Troy officials called on to support new selenium standards
Kootenai River between Libby and Lake Koocanusa. (File photo)
The Western News | December 15, 2020 7:00 AM
State environmental regulators have approved new standards for levels of a heavy metal that has leached into Lake Koocanusa and the Kootenai River from upstream Canadian mines.
The Montana Board of Environmental Review voted in favor of tightening accepted concentrations of selenium for the river and reservoir during a Dec. 11 meeting.
While significantly more stringent than those applicable to most Montana waters, the new levels correspond to federally advised standards, according to documentation by the Montana Department of Environmental Quality.
Across the state, the current standard for selenium levels is five micrograms per liter. This figure is based on EPA guidance from 1987. The new levels set by the BER for the Kootenai and Lake Koocanusa are 3.1 micrograms per liter and 0.8 micrograms respectively. The updated level for the Kootenai corresponds to the current EPA criterion set for flowing waters. Regulators established the new concentration for Lake Koocanusa using procedures for creating site-specific standards.
Although minute quantities of selenium are essential for animals and certain plants, DEQ officials report that — at elevated levels — it adversely affects a broad range of aquatic life. As this heavy metal travels up the food chain and becomes increasingly concentrated, it can compromise the reproduction of certain species of fish.
The source of selenium in the Kootenai and Lake Koocanusa is known to originate from mines operated by Teck Resources, an expansive Canadian mining company, in British Columbia. To extract coal from the mountainous terrain surrounding the Elk River Valley, miners must excavate large amounts of overburden. Selenium then leaches from this waste rock and into the Elk River and ultimately into the Kootenai River and Lake Koocanusa. For its part, Teck has invested heavily in measures intended to mitigate the aftereffects of its operation.
The new standards enacted by the BER represent the culmination of years of scientific study by federal and state agencies. Beginning in 2014, Montana and British Columbia officials formed the Lake Koocanusa Monitoring and Research Working Group to address transboundary water quality issues.
After setting selenium as their highest priority, the group formed a Selenium Technical Committee to gather data and determine a protective standard for the heavy metal. Experts from the EPA, U.S. Army Corps of Engineers, Montana Fish, Wildlife and Parks and the U.S. Fish and Wildlife Service were involved in monitoring and research efforts.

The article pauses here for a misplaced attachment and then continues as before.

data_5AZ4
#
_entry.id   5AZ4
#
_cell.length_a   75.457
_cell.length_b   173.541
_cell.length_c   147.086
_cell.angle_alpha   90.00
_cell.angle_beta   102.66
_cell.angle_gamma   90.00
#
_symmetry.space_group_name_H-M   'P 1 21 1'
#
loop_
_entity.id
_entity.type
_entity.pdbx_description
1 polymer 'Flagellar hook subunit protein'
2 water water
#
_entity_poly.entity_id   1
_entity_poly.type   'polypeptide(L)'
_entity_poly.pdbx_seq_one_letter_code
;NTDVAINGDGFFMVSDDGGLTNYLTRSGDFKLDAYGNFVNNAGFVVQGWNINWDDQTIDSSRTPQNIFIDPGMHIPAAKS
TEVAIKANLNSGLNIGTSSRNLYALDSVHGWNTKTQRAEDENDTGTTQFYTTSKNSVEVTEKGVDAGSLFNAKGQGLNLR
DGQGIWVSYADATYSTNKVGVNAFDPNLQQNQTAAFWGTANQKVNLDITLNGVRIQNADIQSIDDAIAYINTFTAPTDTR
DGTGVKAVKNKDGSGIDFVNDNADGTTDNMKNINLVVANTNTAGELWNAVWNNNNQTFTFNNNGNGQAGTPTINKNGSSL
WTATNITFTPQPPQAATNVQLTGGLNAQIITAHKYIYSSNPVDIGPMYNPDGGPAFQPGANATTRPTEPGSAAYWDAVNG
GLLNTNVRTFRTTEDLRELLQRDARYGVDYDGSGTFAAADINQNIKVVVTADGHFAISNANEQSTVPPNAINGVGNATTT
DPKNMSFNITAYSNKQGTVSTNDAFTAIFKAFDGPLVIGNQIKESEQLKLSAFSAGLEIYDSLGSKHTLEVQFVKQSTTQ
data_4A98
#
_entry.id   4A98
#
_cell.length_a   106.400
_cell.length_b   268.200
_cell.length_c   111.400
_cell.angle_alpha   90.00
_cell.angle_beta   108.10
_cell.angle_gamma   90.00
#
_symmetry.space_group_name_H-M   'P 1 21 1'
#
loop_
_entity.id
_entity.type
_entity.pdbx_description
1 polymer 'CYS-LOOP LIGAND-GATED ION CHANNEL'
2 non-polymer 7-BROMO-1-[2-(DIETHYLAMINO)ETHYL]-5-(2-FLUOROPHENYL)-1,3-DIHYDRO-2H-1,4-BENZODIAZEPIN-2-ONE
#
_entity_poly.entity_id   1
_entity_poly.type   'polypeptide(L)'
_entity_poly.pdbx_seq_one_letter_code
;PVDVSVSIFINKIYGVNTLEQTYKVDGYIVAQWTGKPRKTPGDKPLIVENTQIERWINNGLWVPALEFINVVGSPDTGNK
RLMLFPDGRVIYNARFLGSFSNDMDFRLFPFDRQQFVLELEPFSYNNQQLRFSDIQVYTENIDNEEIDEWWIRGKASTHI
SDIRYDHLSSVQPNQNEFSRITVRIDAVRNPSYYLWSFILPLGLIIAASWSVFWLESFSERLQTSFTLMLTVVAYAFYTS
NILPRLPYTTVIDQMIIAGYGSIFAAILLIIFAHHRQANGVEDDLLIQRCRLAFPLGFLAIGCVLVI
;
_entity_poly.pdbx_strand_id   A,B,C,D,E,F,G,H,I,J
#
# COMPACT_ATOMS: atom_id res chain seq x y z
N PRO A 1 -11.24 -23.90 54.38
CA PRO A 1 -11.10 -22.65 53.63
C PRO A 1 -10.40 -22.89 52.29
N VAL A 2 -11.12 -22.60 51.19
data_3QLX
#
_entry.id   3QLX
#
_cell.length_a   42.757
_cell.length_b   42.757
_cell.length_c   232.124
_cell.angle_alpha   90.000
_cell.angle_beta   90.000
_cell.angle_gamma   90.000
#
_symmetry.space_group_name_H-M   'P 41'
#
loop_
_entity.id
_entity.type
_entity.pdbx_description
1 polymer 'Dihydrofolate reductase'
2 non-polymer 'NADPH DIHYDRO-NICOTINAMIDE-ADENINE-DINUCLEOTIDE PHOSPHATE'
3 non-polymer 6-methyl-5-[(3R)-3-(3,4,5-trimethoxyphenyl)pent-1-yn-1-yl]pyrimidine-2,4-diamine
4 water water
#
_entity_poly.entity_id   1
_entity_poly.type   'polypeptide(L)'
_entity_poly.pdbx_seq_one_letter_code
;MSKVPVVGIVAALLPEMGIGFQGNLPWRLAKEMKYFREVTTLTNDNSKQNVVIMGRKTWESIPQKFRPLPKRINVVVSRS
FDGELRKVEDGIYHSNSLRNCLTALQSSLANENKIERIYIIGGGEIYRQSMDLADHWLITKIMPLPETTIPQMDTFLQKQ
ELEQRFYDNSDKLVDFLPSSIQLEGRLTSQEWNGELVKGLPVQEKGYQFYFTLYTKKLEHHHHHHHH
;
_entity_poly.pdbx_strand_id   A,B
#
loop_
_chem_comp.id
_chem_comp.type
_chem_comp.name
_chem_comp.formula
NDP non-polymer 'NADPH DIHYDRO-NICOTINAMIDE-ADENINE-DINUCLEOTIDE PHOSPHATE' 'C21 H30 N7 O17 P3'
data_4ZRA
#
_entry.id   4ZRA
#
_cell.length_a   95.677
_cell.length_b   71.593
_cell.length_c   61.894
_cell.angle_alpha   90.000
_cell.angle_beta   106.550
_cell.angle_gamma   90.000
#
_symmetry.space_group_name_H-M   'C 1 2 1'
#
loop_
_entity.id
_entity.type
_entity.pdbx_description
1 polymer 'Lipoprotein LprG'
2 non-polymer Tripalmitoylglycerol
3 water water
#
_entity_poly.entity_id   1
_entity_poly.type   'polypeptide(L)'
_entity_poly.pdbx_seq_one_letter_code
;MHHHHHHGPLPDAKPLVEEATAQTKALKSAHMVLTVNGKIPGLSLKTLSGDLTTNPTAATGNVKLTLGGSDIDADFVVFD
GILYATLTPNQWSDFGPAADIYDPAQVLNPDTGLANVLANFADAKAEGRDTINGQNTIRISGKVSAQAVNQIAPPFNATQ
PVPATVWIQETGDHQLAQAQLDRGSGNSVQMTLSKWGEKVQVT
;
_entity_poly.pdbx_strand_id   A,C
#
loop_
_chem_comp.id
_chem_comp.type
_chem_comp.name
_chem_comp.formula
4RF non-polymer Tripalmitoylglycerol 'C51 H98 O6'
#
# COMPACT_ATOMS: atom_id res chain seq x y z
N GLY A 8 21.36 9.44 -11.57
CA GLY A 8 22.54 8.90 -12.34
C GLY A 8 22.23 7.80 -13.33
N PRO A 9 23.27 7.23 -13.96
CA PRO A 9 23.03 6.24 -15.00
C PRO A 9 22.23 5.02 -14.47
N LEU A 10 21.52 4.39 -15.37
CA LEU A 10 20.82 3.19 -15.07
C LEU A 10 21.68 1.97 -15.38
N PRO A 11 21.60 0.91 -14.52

In September, the BER initiated the rulemaking process to establish the updated water quality standards for selenium in Lake Koocanusa and the Kootenai River. Environmental groups have since asked local elected officials to show support for the measure.
Speaking at Dec. 9 Troy City Council Meeting, Dave Hadden, director of Headwaters Montana, urged councilors to pass a resolution in support of the new standards.
“This issue is really important and it’s gotten quite confused and there’s been a lot of misinformation put out and a lot of doubt fostered about whether these guidelines and standards are appropriate,” Hadden said.
Hadden defended the new standards. All scientists with the Selenium Technical Committee that had assessed selenium levels in the Kootenai and Lake Koocanusa —apart from those attached to Teck — supported roughly the same numbers as those proposed by DEQ. Lowering selenium concentrations would be beneficial to Montana and Lincoln County, he argued, since it could result in financial compensation for damage to water quality.
Hadden also stressed that since the Kootenai River flows into Idaho, Montana could be held legally responsible by the neighboring state for not tightening standards.
While Commissioner Jerry Bennett (D-2) agreed that current standards were set too high, he argued that not all scientists supported the new levels. According to Bennett, some scientists have claimed that the information used for modeling the levels is out of date. Bennett worried that if the river and reservoir were to be listed as impaired bodies of water, it would take years for them to be returned to conditions that are deemed healthy by officials.
“What does that mean to our fishing guides on the river as they put out advertisements for people to come out here and fish?” he asked. “We don’t need one more industry impacted.”
Bennett said he was in favor of conducting more research before setting a standard.
Hadden maintained that the number proposed by DEQ was backed by scientists on the Selenium Technical Committee. He told councilors that Montanans would have to act if they wanted to protect their waters.
“What we’re trying to do is protect the beneficial uses [of the bodies of water] and we have a selenium number that is scientifically defensible,” he said in closing.
Councilors decided to spend more time researching the issue before acting on their resolution.